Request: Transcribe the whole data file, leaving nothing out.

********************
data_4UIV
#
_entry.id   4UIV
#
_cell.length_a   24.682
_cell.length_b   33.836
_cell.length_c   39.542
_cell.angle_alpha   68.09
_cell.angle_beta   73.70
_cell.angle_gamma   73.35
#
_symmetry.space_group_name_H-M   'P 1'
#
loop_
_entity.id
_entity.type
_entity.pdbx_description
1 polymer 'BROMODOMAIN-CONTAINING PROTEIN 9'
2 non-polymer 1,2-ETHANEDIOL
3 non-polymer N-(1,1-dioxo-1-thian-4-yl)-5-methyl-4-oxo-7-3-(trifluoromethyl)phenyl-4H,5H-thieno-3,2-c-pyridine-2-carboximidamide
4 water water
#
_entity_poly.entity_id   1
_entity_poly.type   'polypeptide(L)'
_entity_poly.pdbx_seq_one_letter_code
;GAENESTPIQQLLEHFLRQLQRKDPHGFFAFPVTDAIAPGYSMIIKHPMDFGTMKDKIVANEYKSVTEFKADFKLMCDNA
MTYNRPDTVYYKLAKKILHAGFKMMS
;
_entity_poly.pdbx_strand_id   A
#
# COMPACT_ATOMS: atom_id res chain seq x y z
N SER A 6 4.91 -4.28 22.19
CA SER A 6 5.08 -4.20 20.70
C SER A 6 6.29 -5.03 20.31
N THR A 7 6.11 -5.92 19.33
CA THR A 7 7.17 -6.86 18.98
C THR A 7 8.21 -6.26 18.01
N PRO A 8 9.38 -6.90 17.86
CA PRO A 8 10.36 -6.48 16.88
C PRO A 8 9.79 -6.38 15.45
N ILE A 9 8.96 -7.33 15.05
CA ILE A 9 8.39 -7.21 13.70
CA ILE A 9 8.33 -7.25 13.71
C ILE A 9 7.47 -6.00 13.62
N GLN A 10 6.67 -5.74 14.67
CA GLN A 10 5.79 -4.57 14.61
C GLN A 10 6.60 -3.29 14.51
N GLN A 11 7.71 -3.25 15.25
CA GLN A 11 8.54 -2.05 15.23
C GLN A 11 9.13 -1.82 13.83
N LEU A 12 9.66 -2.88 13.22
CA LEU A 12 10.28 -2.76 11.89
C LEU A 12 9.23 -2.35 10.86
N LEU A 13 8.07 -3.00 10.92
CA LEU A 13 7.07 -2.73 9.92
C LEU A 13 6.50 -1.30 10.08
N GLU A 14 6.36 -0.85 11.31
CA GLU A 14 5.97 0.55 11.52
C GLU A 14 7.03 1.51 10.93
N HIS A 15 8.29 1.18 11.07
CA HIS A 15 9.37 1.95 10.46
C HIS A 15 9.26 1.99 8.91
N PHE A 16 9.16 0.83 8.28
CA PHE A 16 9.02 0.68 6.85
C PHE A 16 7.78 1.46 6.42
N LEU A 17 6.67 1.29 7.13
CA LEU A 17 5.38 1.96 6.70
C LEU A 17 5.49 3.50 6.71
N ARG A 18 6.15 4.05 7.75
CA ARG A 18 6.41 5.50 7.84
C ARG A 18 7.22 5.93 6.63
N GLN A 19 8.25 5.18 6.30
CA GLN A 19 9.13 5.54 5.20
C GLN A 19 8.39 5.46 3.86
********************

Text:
data_4UIV
#
_entry.id   4UIV
#
_cell.length_a   24.682
_cell.length_b   33.836
_cell.length_c   39.542
_cell.angle_alpha   68.09
_cell.angle_beta   73.70
_cell.angle_gamma   73.35
#
_symmetry.space_group_name_H-M   'P 1'
#
loop_
_entity.id
_entity.type
_entity.pdbx_description
1 polymer 'BROMODOMAIN-CONTAINING PROTEIN 9'
2 non-polymer 1,2-ETHANEDIOL
3 non-polymer N-(1,1-dioxo-1-thian-4-yl)-5-methyl-4-oxo-7-3-(trifluoromethyl)phenyl-4H,5H-thieno-3,2-c-pyridine-2-carboximidamide
4 water water
#
_entity_poly.entity_id   1
_entity_poly.type   'polypeptide(L)'
_entity_poly.pdbx_seq_one_letter_code
;GAENESTPIQQLLEHFLRQLQRKDPHGFFAFPVTDAIAPGYSMIIKHPMDFGTMKDKIVANEYKSVTEFKADFKLMCDNA
MTYNRPDTVYYKLAKKILHAGFKMMS
;
_entity_poly.pdbx_strand_id   A
#
# COMPACT_ATOMS: atom_id res chain seq x y z
N SER A 6 4.91 -4.28 22.19
CA SER A 6 5.08 -4.20 20.70
C SER A 6 6.29 -5.03 20.31
N THR A 7 6.11 -5.92 19.33
CA THR A 7 7.17 -6.86 18.98
C THR A 7 8.21 -6.26 18.01
N PRO A 8 9.38 -6.90 17.86
CA PRO A 8 10.36 -6.48 16.88
C PRO A 8 9.79 -6.38 15.45
N ILE A 9 8.96 -7.33 15.05
CA ILE A 9 8.39 -7.21 13.70
CA ILE A 9 8.33 -7.25 13.71
C ILE A 9 7.47 -6.00 13.62
N GLN A 10 6.67 -5.74 14.67
CA GLN A 10 5.79 -4.57 14.61
C GLN A 10 6.60 -3.29 14.51
N GLN A 11 7.71 -3.25 15.25
CA GLN A 11 8.54 -2.05 15.23
C GLN A 11 9.13 -1.82 13.83
N LEU A 12 9.66 -2.88 13.22
CA LEU A 12 10.28 -2.76 11.89
C LEU A 12 9.23 -2.35 10.86
N LEU A 13 8.07 -3.00 10.92
CA LEU A 13 7.07 -2.73 9.92
C LEU A 13 6.50 -1.30 10.08
N GLU A 14 6.36 -0.85 11.31
CA GLU A 14 5.97 0.55 11.52
C GLU A 14 7.03 1.51 10.93
N HIS A 15 8.29 1.18 11.07
CA HIS A 15 9.37 1.95 10.46
C HIS A 15 9.26 1.99 8.91
N PHE A 16 9.16 0.83 8.28
CA PHE A 16 9.02 0.68 6.85
C PHE A 16 7.78 1.46 6.42
N LEU A 17 6.67 1.29 7.13
CA LEU A 17 5.38 1.96 6.70
C LEU A 17 5.49 3.50 6.71
N ARG A 18 6.15 4.05 7.75
CA ARG A 18 6.41 5.50 7.84
C ARG A 18 7.22 5.93 6.63
N GLN A 19 8.25 5.18 6.30
CA GLN A 19 9.13 5.54 5.20
C GLN A 19 8.39 5.46 3.86